All Weather Driving

 In England, the likelyhood of having to use snow chains, or switching over to snow tyres like in so many European countries is minimal.  In fact, you have to ask permission to change to snow tyres in this country.  So here are some tips on how to prepare and drive in poor conditions.

Ice and snow

Ice and snow is arguably the biggest hazard due to the fact they make the roads completely unpredictable. Here are some tips on how to deal with these conditions:

1. Always keep a warm blanket, a High-Vis jacket and a chocolate bar with you in case you get stranded somewhere.  Make sure your phone is charged before going out.
2. Warm water poured across the windscreens will quickly get rid of frost.  Do not use hot water, it may crack the windscreen if it's very cold.
3. Avoid driving through the first snowfall as the roads probably won't be gritted.
4. Go slow. Black ice can form anywhere. Be particularly careful on roundabouts and corners.
5. Pull over in blizzard like conditions - it's not worth your life if you can't see where you are going.


Flash flooding is common place these days.  Surface water sits in many places.  The Portway on Southmeads test route, a ford by Henbury and the Bath Road on Brislington test routes are places that regularly flood and have sitting water after heavy rain.

1. Your stoppig distance will double in wet conditions.  you should be at least 4 seconds from the car infront of you.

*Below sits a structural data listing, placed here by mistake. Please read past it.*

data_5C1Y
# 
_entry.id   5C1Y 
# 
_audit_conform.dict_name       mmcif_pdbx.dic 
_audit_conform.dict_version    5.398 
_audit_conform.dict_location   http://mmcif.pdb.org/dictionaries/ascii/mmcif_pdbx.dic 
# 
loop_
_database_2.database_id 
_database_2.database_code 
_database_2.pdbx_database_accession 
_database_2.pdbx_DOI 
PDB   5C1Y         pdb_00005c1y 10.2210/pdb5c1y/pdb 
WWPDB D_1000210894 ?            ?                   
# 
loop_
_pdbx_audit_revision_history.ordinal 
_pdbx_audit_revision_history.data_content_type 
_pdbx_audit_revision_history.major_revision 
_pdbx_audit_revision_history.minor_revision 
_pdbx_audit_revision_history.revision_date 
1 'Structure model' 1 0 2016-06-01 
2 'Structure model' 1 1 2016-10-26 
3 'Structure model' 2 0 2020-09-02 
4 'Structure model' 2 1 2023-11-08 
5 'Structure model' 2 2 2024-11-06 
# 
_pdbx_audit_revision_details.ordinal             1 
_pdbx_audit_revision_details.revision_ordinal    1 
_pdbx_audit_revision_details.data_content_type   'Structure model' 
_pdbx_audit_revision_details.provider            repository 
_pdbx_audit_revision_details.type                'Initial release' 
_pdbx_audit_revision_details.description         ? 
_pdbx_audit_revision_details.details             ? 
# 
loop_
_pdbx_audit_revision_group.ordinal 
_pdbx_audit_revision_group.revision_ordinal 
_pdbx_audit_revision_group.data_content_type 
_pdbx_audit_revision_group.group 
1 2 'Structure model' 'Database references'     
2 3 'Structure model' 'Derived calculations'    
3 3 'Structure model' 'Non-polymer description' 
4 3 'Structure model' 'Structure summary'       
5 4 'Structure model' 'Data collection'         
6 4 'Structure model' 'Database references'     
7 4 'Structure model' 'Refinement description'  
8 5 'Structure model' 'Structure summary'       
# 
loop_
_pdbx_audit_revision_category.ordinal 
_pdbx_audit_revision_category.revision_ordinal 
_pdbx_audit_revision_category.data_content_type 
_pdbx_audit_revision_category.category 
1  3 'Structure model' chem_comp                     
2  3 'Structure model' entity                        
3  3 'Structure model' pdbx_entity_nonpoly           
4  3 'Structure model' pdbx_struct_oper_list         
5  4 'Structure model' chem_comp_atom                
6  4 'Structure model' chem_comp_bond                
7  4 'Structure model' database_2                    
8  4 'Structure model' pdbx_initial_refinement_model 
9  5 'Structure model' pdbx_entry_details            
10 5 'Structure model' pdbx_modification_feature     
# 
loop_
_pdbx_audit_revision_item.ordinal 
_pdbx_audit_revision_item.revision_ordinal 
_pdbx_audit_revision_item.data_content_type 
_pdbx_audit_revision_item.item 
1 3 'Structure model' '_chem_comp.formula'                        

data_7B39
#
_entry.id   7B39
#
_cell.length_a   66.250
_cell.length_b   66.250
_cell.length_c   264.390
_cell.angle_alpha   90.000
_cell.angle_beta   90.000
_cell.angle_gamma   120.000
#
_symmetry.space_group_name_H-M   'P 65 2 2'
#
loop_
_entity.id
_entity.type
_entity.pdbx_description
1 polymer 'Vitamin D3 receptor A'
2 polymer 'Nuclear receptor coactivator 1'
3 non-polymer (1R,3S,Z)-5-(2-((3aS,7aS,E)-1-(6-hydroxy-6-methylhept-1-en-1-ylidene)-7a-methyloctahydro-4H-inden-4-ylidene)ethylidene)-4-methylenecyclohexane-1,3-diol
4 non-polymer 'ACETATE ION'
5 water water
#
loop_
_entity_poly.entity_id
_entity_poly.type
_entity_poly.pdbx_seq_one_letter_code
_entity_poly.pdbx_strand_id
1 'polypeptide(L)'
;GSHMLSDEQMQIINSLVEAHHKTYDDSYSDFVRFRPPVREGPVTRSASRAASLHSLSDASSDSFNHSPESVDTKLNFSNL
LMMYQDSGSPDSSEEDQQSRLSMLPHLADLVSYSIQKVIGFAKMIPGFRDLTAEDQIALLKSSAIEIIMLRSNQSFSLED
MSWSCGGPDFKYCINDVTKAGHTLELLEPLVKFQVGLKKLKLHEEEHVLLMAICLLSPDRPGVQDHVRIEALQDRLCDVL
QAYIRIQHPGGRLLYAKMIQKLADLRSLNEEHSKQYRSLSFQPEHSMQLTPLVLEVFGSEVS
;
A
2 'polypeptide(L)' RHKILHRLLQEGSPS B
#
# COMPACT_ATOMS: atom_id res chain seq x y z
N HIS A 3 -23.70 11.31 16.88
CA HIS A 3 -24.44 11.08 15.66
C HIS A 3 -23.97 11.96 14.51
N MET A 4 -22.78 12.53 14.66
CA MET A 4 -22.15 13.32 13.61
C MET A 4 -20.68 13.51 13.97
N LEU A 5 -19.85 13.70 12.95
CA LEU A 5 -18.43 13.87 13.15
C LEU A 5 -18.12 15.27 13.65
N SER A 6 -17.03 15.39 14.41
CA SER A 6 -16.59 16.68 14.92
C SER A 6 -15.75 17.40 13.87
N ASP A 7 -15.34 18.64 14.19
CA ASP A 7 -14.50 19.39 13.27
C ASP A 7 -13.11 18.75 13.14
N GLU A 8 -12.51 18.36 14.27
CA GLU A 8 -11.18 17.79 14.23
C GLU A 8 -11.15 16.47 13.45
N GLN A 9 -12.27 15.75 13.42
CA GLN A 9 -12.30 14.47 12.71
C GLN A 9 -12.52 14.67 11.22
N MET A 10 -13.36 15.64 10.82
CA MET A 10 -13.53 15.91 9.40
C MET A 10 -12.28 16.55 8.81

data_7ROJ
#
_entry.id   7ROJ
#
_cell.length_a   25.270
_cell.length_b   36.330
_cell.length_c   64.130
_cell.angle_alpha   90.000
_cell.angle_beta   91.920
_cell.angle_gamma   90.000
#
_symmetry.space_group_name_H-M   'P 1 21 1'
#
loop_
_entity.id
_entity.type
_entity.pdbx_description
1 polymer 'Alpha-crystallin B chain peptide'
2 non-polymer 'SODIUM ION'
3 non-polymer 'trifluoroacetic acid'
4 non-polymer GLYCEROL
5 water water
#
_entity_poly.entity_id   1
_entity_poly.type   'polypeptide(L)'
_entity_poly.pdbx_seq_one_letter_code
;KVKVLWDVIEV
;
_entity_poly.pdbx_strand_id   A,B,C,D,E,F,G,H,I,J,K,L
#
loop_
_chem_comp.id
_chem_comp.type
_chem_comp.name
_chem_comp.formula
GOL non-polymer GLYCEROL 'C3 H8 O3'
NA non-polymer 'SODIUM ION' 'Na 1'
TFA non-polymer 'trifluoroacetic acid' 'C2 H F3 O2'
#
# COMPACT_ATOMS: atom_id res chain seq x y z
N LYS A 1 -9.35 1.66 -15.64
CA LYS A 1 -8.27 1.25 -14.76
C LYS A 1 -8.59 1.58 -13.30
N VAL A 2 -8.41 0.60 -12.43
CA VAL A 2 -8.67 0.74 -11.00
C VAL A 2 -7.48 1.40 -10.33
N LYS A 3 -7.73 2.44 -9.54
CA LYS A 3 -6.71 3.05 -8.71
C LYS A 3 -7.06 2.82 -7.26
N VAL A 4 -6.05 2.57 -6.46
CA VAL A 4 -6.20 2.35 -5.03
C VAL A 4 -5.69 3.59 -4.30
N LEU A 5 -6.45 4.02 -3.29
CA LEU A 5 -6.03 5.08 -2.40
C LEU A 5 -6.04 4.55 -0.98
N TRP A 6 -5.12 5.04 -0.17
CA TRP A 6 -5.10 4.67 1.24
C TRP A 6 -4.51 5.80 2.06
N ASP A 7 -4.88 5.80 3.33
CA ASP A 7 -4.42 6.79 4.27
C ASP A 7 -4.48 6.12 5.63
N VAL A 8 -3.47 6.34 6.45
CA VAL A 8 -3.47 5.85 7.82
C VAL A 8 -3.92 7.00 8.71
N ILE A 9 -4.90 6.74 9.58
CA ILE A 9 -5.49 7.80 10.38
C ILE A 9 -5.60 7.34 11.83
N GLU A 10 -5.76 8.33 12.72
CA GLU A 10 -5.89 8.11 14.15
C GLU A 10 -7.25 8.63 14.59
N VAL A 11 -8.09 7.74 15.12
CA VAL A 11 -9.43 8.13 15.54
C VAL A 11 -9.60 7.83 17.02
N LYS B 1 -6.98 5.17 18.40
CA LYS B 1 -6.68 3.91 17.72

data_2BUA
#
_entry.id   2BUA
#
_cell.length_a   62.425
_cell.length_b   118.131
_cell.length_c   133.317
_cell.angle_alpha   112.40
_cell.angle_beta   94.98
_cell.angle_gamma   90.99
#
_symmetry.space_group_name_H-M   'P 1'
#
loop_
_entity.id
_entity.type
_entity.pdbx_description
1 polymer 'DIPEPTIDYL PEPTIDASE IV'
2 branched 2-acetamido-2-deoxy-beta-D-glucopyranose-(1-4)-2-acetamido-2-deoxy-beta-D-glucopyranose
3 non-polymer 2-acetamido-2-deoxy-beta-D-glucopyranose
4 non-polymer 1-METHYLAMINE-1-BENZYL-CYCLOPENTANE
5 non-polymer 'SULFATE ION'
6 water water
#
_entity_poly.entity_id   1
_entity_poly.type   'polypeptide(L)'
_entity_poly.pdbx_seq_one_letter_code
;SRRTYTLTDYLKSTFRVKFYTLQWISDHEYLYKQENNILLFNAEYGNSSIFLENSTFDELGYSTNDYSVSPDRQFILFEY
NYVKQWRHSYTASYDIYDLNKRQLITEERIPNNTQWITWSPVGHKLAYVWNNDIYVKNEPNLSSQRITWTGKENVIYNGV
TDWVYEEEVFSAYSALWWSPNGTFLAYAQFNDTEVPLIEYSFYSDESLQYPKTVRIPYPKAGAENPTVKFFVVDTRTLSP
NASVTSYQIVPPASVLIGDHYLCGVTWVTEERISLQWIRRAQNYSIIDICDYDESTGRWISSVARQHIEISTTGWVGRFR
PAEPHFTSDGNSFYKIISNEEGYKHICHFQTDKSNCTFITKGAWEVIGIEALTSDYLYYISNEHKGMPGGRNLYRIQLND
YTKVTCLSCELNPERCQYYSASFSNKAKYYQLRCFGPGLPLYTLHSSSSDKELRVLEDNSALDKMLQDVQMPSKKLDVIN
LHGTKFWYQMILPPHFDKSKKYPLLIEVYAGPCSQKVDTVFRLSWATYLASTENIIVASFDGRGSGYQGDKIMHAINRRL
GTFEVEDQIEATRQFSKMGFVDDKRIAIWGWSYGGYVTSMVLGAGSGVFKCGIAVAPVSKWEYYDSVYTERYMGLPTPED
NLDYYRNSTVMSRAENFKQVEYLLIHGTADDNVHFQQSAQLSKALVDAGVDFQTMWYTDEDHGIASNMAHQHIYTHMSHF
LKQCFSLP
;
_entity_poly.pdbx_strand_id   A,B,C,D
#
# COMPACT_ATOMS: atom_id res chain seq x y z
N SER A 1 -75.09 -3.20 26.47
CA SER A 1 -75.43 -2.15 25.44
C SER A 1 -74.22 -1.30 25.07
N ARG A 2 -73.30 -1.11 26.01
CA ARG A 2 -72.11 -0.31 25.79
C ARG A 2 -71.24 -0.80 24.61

2. Watch out for 'aquaplaning'.  If you have to go through a body of water, come off the gas and roll through the puddle.  Slaming on the brake or pushing on the gas could cause the car to loose contact with the surface and results in a spin.  Do not turn the wheel suddenly either.  Your steering will become light when going through a puddle, this is normal.  Keep the wheel straight.In November 2009 I witnessed two cars aquaplane on The Portway on different days, it can happen anywhere!
3. When turning, water can make the car behave like it's on ice.  Another reason to go slow.
4. Don't drive through puddles.  It's against the law to splash pedestrians.  The police will arrest you for this.  However, remember not to make oncoming traffic slow down.
5. Do not drive through fast moving water, like a large ford or small stream.  You could be sweeped away.
6. Test your brakes after traveling through a ford or small stream to make sure they are still working.
7. Keep your distance from the car infront - spray dramatically reduces visibility.
8. Only drive in severe weather if it's absolutely necessary.


Crosswinds are massivley underestimated. They affect high-sided vehicles, like people carriers and vans, but can also push smaller cars too.

1. Be aware of your environment.  Driving through open spaces, like parks, fields and most motorways are when your likely to be susceptible.
2. It should go without saying, keep both hands on the wheel.  It's so much safer as you can control the car incase it's blown out of position.
3. Keep an eye out for other road users being blown around.  Especially cyclists.
4. Go slow.  At low speeds your car won't be blown around as easily.